Icrisat finds way to combat aflatoxins in groundnuts

High levels of toxins impact immunity, stunts growth in children

Hyderabad, October 9

Aflatoxins, a poison produced by the Aspergillus fungus that grows naturally on food crops, is a hidden burden that is estimated to affect over 500 crore people. Daily intake of small doses could reduce immunity and stunt growth of children.

A new study by a team of international scientists, including from the International Crops Research Institute for the Semi-Arid Tropics (Icrisat), brings in a ray of hope. It talks of double defence approach to reduce the toxin levels.

“Using innovative biotechnology approaches, researchers have developed groundnuts free from aflatoxins,” Kiran Sharma, Principal Scientist at the Icrisat, and co-author of the publication, said.

This could mean a lot to farmers. Besides groundnut farmers,it will also benefit those growing maize, cotton, chillies and almonds.

Small protein lines

To boost the groundnut’s immunity against the fungus, researchers developed peanut lines that are able to produce small peptides known as defensins, that are often produced as immune responses to pathogens by some plants, animals and humans.

“By producing small proteins called defensins, these groundnuts can stop the deadly fungus from multiplying and infecting. At the same time, the groundnut seeds also emit gene-silencing RNA molecules to help shut down the synthesis of aflatoxin by the fungus,” he said.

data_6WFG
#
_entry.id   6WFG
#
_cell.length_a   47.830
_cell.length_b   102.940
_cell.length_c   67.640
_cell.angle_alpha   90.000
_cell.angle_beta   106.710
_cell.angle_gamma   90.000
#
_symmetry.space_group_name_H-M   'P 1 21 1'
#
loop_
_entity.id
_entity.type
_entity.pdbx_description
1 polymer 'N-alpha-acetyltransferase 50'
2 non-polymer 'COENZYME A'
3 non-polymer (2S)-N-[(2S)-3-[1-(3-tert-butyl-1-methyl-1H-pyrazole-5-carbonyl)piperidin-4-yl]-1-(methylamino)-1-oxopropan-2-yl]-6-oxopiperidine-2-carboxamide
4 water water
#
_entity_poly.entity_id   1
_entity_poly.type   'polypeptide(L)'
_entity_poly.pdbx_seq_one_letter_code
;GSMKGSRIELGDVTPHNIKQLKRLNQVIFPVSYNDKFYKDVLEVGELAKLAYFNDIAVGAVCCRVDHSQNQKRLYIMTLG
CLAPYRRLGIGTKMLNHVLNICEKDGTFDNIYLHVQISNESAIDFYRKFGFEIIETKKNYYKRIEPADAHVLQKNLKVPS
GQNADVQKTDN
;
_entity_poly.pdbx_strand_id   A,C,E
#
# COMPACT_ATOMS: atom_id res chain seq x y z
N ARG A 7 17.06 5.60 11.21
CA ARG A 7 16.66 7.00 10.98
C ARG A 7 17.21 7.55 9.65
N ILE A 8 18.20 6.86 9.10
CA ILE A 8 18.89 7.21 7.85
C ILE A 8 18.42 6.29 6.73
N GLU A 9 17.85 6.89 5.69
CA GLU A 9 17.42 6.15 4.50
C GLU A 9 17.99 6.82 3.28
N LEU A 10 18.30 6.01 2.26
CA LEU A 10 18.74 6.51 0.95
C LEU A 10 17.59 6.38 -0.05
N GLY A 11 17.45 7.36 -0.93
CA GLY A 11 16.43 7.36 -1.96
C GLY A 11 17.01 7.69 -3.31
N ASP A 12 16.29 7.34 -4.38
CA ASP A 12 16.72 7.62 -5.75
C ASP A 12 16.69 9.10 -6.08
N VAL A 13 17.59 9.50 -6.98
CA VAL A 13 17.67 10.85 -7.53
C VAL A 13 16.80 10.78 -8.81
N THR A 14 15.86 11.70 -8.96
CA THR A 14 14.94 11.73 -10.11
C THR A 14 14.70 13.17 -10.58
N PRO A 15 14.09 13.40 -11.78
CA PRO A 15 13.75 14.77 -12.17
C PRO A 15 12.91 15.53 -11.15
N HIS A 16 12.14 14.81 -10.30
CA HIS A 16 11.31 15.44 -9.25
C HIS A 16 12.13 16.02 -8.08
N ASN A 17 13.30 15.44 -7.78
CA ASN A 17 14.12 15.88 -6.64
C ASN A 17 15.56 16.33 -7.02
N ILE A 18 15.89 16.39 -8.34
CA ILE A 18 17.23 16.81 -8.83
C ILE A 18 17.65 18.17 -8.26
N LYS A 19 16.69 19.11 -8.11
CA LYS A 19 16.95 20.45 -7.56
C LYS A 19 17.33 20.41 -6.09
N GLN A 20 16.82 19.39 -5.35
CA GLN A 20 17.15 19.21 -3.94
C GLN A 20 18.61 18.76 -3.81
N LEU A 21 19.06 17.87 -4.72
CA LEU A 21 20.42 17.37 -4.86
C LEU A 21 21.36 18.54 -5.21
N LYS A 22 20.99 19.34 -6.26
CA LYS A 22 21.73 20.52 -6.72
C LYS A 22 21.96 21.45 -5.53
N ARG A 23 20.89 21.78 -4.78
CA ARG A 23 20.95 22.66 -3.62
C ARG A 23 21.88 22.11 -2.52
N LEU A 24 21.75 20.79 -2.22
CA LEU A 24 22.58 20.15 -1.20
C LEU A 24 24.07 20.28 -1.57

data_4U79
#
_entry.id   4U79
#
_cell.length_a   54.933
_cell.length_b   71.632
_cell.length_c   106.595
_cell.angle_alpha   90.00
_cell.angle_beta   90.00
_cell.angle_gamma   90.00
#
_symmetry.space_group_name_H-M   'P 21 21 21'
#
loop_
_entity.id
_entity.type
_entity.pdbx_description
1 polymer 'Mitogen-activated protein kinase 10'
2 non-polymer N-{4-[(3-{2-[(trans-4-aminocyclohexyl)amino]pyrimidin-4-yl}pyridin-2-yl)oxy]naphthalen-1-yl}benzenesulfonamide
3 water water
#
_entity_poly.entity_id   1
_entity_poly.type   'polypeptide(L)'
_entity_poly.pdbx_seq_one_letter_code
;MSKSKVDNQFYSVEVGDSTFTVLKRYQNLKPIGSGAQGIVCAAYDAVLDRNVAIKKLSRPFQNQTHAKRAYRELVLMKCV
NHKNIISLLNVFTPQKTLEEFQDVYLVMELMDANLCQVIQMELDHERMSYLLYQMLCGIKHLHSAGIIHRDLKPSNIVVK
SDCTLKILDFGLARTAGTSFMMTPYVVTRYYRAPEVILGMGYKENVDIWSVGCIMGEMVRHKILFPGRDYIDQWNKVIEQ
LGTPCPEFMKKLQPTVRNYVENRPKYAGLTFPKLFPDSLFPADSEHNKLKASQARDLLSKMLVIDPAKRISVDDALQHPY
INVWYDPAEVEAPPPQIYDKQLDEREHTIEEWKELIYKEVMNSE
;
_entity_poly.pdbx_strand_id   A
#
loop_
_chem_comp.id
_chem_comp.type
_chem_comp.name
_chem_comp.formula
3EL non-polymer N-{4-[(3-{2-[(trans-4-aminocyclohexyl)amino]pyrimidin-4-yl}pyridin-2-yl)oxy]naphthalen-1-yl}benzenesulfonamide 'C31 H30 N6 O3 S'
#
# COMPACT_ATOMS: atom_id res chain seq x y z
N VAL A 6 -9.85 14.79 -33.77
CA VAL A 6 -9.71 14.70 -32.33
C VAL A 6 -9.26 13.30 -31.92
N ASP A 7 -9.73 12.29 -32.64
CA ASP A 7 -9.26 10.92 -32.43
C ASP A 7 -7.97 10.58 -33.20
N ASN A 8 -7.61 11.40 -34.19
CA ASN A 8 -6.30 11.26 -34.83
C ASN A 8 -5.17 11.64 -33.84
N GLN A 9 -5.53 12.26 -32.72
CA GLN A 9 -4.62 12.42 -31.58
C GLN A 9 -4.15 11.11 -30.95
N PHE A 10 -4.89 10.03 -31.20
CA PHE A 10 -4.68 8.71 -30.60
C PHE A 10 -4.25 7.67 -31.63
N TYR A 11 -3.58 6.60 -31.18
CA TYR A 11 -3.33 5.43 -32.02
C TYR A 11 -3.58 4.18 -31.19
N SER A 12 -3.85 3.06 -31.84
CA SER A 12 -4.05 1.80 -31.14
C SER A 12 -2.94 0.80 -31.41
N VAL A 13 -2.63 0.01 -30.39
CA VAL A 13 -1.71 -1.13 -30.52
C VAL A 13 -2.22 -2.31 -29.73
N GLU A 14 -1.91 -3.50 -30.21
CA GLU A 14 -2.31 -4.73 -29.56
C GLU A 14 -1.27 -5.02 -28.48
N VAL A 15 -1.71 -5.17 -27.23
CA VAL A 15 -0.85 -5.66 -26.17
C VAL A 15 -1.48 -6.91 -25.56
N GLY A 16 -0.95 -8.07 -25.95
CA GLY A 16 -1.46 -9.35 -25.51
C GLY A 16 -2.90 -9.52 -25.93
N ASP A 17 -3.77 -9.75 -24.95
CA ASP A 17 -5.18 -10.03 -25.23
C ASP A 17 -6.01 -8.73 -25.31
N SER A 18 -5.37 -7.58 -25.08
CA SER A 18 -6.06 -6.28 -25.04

Kiran Sharma points out that the toxin-producing moulds thrive in poor soils, droughts and damp storage conditions.

This means farmlands in the drylands are at a higher risk.

Health issues

An Icrisat study recently revealed that in southern India, aflatoxin levels in peanuts may be 40-times higher than allowed by Indian food safety limits.

“High level of aflatoxin ingestion could lead to numerous cancers, including the deadly liver cirrhosis which is on the rise and kills over 6,00,000 persons every year,” the institute said in a statement.

Icrisat researchers plan some extensive field tests with partners from Asian and African breeding programmes to cross these promising aflatoxin-resistant lines.

Published on October 09, 2017

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